WHITTIER — The way developer Charles Lawrence sees it, the situation in Whittier is like a football game.
When Lawrence purchased two lots on Dorland Street earlier this year, the rules said he could build apartments on that property. Lawrence invested about $280,000 in buying land and paying an architect to design a 10-unit, Victorian-style complex that would be compatible with homes in the area.
Then the City Council changed the rules.
First, there was a 45-day moratorium on all apartment building north of Hadley Street, with exemptions for builders whose plans had been submitted to the city. Lawrence's plans were in.
"I thought we were safe," he said.
Then a week later, the City Council replaced the moratorium with a 45-day ordinance requiring developers to clear their plans with both the Planning Commission and the council. Only developers who had already been issued building permits were guaranteed they could proceed with construction. Lawrence did not have building permits.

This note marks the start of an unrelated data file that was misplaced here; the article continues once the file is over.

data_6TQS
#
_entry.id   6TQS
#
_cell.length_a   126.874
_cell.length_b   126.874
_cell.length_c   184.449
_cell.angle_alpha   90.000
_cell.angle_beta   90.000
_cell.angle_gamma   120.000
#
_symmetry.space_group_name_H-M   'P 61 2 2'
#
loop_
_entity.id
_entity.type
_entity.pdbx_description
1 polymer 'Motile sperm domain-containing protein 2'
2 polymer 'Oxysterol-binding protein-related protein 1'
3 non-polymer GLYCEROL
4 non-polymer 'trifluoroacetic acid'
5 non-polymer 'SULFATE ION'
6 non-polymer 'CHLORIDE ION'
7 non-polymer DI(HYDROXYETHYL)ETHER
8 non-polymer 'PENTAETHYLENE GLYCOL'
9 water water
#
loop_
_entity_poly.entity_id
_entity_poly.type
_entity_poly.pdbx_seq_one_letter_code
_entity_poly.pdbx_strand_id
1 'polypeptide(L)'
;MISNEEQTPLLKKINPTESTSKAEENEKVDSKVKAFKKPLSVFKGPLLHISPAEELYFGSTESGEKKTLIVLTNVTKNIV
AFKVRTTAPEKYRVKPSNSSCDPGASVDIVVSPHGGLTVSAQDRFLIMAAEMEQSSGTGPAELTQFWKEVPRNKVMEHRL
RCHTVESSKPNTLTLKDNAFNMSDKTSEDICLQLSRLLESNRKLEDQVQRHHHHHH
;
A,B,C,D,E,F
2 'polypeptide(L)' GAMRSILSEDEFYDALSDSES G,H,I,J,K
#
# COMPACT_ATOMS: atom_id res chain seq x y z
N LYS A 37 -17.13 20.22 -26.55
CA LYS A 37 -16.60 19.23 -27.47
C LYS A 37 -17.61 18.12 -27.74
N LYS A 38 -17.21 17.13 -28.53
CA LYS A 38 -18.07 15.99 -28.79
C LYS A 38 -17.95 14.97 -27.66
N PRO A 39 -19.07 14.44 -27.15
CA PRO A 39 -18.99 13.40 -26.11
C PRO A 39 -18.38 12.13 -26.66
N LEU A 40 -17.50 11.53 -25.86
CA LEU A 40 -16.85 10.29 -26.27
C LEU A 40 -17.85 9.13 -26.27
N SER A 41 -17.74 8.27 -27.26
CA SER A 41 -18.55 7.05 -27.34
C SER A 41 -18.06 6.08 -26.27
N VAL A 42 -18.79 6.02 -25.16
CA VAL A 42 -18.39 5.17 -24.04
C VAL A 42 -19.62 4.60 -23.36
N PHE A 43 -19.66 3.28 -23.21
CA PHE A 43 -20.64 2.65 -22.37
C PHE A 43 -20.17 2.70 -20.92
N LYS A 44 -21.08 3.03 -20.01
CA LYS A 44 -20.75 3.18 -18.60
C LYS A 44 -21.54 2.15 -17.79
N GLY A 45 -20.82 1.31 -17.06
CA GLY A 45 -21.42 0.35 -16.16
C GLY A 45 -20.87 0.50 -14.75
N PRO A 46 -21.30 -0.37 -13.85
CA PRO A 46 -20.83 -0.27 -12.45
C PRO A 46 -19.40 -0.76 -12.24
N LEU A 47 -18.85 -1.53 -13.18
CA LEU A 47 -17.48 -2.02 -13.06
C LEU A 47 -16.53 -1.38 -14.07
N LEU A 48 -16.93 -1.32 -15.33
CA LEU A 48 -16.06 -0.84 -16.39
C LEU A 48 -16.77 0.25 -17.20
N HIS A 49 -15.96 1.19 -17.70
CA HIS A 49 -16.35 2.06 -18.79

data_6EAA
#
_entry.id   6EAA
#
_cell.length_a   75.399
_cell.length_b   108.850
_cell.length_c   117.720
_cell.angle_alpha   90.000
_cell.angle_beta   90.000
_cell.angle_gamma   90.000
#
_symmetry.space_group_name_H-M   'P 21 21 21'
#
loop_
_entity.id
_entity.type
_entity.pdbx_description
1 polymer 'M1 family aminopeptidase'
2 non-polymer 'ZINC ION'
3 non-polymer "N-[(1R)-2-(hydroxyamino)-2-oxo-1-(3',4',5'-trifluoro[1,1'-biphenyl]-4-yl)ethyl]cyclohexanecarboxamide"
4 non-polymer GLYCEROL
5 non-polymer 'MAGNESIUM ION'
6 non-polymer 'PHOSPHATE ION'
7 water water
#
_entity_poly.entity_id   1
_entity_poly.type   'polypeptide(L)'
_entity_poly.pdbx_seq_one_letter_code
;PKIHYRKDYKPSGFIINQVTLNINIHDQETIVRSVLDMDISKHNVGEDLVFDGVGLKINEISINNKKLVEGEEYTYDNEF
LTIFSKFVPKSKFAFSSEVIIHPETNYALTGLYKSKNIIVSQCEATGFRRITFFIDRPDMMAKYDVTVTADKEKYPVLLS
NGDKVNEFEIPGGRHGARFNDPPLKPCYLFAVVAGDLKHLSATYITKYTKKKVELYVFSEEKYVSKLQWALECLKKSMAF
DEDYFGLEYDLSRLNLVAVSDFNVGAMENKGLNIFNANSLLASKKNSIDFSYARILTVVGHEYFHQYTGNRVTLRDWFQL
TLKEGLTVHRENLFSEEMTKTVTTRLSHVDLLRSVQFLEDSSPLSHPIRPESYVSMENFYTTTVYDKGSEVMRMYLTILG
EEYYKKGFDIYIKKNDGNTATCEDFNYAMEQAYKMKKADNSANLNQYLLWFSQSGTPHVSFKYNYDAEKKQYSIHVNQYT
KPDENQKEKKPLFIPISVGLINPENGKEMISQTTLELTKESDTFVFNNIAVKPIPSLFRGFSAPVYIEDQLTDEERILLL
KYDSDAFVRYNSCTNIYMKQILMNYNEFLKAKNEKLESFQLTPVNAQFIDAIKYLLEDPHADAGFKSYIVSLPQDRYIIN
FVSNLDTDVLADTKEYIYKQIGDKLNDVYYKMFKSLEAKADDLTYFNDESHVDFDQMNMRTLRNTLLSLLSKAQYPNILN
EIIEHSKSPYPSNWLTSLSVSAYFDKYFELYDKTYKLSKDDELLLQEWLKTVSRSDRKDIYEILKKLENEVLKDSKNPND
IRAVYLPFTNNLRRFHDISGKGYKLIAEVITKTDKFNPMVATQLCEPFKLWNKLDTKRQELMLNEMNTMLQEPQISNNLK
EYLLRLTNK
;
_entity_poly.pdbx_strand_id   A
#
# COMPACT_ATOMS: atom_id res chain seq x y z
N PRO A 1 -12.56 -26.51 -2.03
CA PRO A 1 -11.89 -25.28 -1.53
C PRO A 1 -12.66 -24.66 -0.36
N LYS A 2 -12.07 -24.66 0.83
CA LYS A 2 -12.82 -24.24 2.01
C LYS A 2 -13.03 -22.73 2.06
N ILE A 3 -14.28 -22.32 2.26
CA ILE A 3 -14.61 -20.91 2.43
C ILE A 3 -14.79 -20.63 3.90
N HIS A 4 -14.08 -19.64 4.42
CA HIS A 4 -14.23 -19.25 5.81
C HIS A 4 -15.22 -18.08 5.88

"That's not justifiable," said Lawrence, president of Arroyo Builders of Whittier.
"It's like playing in a football game and you're winning, and suddenly somebody decides to change the rules and you can only use five players instead of 11.
"If you don't want me to build any other (apartments), that's OK, but let me finish this game out under the rules that were in force when the game started," Lawrence said.
A longtime Whittier resident, Lawrence says he sympathizes with homeowners who favor zoning changes. But Lawrence also knows that if the city denies his Dorland Street project, his business will lose 50% of its gross revenue for the year.
"I'll probably survive, but not without having to weather a very rough period," Lawrence said.
He resents those who say financial losses are to be expected in property development because that's the nature of the industry.
"I realize I'm in a risk-taking business," he said, "but when the rules change in mid-course, it becomes an activity that is something greater than a risky business."